1) Developing collaborative and inclusive ontologies. Systems that engage communities to dynamically model their relationship to the information they are provided, around local categories, and fluid relationships between these, have been used sustainably and innovatively in cross-cultural local community contexts [e.g; 34, 45, 37]

2) Harnessing technology to ensure more effective dissemination of existing information in a form that enables communities to engage with and reorganize data in accordance with local ontologies.

3) Rethinking policymaking to decentralize more decision making to subnational and local governments that may operate on ‘less-meta’ ontologies that lose less information relative to community ontologies.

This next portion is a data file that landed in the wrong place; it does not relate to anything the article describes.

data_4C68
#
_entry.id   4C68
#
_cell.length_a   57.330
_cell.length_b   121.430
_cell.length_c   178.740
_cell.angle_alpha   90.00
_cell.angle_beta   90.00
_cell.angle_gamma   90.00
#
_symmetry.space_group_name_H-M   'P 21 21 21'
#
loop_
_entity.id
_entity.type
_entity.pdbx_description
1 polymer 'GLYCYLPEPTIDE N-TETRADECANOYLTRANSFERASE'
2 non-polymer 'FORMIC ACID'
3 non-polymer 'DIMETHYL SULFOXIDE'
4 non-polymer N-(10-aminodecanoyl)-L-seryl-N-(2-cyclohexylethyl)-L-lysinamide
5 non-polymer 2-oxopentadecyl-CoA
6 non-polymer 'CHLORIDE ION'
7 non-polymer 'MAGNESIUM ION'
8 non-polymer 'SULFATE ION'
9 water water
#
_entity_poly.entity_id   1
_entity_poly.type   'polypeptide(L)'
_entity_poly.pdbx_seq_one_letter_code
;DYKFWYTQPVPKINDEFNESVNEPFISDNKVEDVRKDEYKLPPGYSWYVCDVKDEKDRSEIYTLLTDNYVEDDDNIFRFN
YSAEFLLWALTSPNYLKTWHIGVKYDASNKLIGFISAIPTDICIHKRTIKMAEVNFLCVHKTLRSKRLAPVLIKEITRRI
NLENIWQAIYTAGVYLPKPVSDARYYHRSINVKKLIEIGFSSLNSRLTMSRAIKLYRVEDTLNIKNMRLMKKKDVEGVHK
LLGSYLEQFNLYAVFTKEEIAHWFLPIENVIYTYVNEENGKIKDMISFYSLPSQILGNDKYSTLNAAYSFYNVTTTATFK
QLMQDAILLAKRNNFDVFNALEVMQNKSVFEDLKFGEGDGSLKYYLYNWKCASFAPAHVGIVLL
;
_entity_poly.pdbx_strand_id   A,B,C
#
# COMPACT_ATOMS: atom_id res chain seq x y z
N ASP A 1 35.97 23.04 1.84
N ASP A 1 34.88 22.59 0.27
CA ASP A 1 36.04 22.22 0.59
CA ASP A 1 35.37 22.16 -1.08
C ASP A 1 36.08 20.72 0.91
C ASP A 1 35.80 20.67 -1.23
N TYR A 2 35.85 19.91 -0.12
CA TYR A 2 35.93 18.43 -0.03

3.1. Collaborative and inclusive ontologies

Fluid ontologies, in their most localized form, involve content creators and multiple stakeholders in the direct crafting of categories and data representations so as to ensure that the information they interact so as to ensure that information is presented, retrieved, preserved, and shared around relevant categorical and relational attributes that are sensible to the community in particular [50].

We believe that these creative and local uses of tagging, rating, and other types of Web 2.0 technologies present powerful opportunities to adapt and edit a meta ontology and reconcile it with local practices.

3.2. Improved and interactive dissemination

Technology is also important for ensuring that information dissemination is as flexible as possible, so that communities can interact with the data stored in meta-ontologies in the manner that they see fit.

3.3. Institutional design

Policy decentralization can mitigate information loss by empowering decisionmakers with ‘less meta’ ontologies to respond to community needs.